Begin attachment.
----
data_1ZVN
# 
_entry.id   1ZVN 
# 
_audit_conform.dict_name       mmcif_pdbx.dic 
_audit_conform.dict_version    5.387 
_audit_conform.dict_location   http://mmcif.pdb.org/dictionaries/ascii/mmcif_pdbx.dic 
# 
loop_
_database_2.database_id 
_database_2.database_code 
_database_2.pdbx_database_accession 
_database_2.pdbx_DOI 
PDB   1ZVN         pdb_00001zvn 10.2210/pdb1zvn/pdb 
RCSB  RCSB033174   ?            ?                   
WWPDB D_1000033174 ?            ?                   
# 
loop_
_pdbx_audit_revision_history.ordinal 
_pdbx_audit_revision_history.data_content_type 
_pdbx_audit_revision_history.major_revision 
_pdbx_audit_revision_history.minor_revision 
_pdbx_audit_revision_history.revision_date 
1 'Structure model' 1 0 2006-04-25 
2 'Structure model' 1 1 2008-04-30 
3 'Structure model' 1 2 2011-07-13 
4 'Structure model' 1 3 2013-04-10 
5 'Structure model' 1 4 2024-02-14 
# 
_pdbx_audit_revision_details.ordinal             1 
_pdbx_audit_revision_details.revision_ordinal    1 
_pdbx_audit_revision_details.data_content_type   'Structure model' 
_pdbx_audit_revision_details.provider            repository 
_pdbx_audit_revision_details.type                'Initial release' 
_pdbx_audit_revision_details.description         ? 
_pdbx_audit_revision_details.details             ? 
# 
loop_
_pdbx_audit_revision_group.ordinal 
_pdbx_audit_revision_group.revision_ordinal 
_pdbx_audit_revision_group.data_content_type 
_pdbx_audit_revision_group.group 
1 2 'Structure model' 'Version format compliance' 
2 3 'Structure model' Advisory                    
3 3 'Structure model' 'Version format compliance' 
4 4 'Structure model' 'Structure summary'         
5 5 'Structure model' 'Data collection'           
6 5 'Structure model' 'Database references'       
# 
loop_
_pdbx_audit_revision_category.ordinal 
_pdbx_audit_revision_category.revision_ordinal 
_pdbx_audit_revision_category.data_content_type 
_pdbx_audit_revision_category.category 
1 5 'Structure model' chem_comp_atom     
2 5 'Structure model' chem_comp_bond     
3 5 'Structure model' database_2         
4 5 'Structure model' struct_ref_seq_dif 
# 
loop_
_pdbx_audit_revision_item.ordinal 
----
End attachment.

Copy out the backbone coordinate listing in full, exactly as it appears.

data_1ZVN
# 
_entry.id   1ZVN 
# 
_audit_conform.dict_name       mmcif_pdbx.dic 
_audit_conform.dict_version    5.387 
_audit_conform.dict_location   http://mmcif.pdb.org/dictionaries/ascii/mmcif_pdbx.dic 
# 
loop_
_database_2.database_id 
_database_2.database_code 
_database_2.pdbx_database_accession 
_database_2.pdbx_DOI 
PDB   1ZVN         pdb_00001zvn 10.2210/pdb1zvn/pdb 
RCSB  RCSB033174   ?            ?                   
WWPDB D_1000033174 ?            ?                   
# 
loop_
_pdbx_audit_revision_history.ordinal 
_pdbx_audit_revision_history.data_content_type 
_pdbx_audit_revision_history.major_revision 
_pdbx_audit_revision_history.minor_revision 
_pdbx_audit_revision_history.revision_date 
1 'Structure model' 1 0 2006-04-25 
2 'Structure model' 1 1 2008-04-30 
3 'Structure model' 1 2 2011-07-13 
4 'Structure model' 1 3 2013-04-10 
5 'Structure model' 1 4 2024-02-14 
# 
_pdbx_audit_revision_details.ordinal             1 
_pdbx_audit_revision_details.revision_ordinal    1 
_pdbx_audit_revision_details.data_content_type   'Structure model' 
_pdbx_audit_revision_details.provider            repository 
_pdbx_audit_revision_details.type                'Initial release' 
_pdbx_audit_revision_details.description         ? 
_pdbx_audit_revision_details.details             ? 
# 
loop_
_pdbx_audit_revision_group.ordinal 
_pdbx_audit_revision_group.revision_ordinal 
_pdbx_audit_revision_group.data_content_type 
_pdbx_audit_revision_group.group 
1 2 'Structure model' 'Version format compliance' 
2 3 'Structure model' Advisory                    
3 3 'Structure model' 'Version format compliance' 
4 4 'Structure model' 'Structure summary'         
5 5 'Structure model' 'Data collection'           
6 5 'Structure model' 'Database references'       
# 
loop_
_pdbx_audit_revision_category.ordinal 
_pdbx_audit_revision_category.revision_ordinal 
_pdbx_audit_revision_category.data_content_type 
_pdbx_audit_revision_category.category 
1 5 'Structure model' chem_comp_atom     
2 5 'Structure model' chem_comp_bond     
3 5 'Structure model' database_2         
4 5 'Structure model' struct_ref_seq_dif 
# 
loop_
_pdbx_audit_revision_item.ordinal 